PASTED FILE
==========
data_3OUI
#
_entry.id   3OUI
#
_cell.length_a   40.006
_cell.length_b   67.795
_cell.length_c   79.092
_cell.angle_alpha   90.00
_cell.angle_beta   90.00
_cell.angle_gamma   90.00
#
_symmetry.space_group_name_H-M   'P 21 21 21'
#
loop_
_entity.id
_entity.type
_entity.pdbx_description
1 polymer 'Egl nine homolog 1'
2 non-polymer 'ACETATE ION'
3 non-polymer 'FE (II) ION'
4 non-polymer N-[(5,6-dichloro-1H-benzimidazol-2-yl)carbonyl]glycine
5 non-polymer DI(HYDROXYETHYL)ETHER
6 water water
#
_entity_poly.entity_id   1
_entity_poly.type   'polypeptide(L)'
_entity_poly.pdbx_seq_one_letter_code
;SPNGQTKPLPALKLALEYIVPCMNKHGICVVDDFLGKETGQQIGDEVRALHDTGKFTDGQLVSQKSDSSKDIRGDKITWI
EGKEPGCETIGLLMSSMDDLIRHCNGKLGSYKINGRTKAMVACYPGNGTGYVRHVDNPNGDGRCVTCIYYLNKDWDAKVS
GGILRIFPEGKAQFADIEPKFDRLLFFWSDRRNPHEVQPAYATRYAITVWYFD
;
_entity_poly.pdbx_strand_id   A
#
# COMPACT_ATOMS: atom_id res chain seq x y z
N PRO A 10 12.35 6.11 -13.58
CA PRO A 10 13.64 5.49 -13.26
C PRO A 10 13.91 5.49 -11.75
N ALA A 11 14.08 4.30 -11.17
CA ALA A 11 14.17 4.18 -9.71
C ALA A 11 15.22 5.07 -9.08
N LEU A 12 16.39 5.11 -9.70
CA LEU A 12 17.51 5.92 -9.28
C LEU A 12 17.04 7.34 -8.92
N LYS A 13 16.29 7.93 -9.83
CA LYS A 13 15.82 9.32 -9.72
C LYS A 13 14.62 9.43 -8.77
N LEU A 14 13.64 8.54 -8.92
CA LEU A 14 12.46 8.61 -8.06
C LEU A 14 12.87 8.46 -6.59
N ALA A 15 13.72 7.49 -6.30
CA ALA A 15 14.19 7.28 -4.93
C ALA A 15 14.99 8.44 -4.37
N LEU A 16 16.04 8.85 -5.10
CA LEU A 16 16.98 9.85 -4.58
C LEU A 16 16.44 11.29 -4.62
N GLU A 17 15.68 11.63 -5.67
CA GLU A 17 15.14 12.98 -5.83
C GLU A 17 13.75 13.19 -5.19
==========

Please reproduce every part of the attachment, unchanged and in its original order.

data_3OUI
#
_entry.id   3OUI
#
_cell.length_a   40.006
_cell.length_b   67.795
_cell.length_c   79.092
_cell.angle_alpha   90.00
_cell.angle_beta   90.00
_cell.angle_gamma   90.00
#
_symmetry.space_group_name_H-M   'P 21 21 21'
#
loop_
_entity.id
_entity.type
_entity.pdbx_description
1 polymer 'Egl nine homolog 1'
2 non-polymer 'ACETATE ION'
3 non-polymer 'FE (II) ION'
4 non-polymer N-[(5,6-dichloro-1H-benzimidazol-2-yl)carbonyl]glycine
5 non-polymer DI(HYDROXYETHYL)ETHER
6 water water
#
_entity_poly.entity_id   1
_entity_poly.type   'polypeptide(L)'
_entity_poly.pdbx_seq_one_letter_code
;SPNGQTKPLPALKLALEYIVPCMNKHGICVVDDFLGKETGQQIGDEVRALHDTGKFTDGQLVSQKSDSSKDIRGDKITWI
EGKEPGCETIGLLMSSMDDLIRHCNGKLGSYKINGRTKAMVACYPGNGTGYVRHVDNPNGDGRCVTCIYYLNKDWDAKVS
GGILRIFPEGKAQFADIEPKFDRLLFFWSDRRNPHEVQPAYATRYAITVWYFD
;
_entity_poly.pdbx_strand_id   A
#
# COMPACT_ATOMS: atom_id res chain seq x y z
N PRO A 10 12.35 6.11 -13.58
CA PRO A 10 13.64 5.49 -13.26
C PRO A 10 13.91 5.49 -11.75
N ALA A 11 14.08 4.30 -11.17
CA ALA A 11 14.17 4.18 -9.71
C ALA A 11 15.22 5.07 -9.08
N LEU A 12 16.39 5.11 -9.70
CA LEU A 12 17.51 5.92 -9.28
C LEU A 12 17.04 7.34 -8.92
N LYS A 13 16.29 7.93 -9.83
CA LYS A 13 15.82 9.32 -9.72
C LYS A 13 14.62 9.43 -8.77
N LEU A 14 13.64 8.54 -8.92
CA LEU A 14 12.46 8.61 -8.06
C LEU A 14 12.87 8.46 -6.59
N ALA A 15 13.72 7.49 -6.30
CA ALA A 15 14.19 7.28 -4.93
C ALA A 15 14.99 8.44 -4.37
N LEU A 16 16.04 8.85 -5.10
CA LEU A 16 16.98 9.85 -4.58
C LEU A 16 16.44 11.29 -4.62
N GLU A 17 15.68 11.63 -5.67
CA GLU A 17 15.14 12.98 -5.83
C GLU A 17 13.75 13.19 -5.19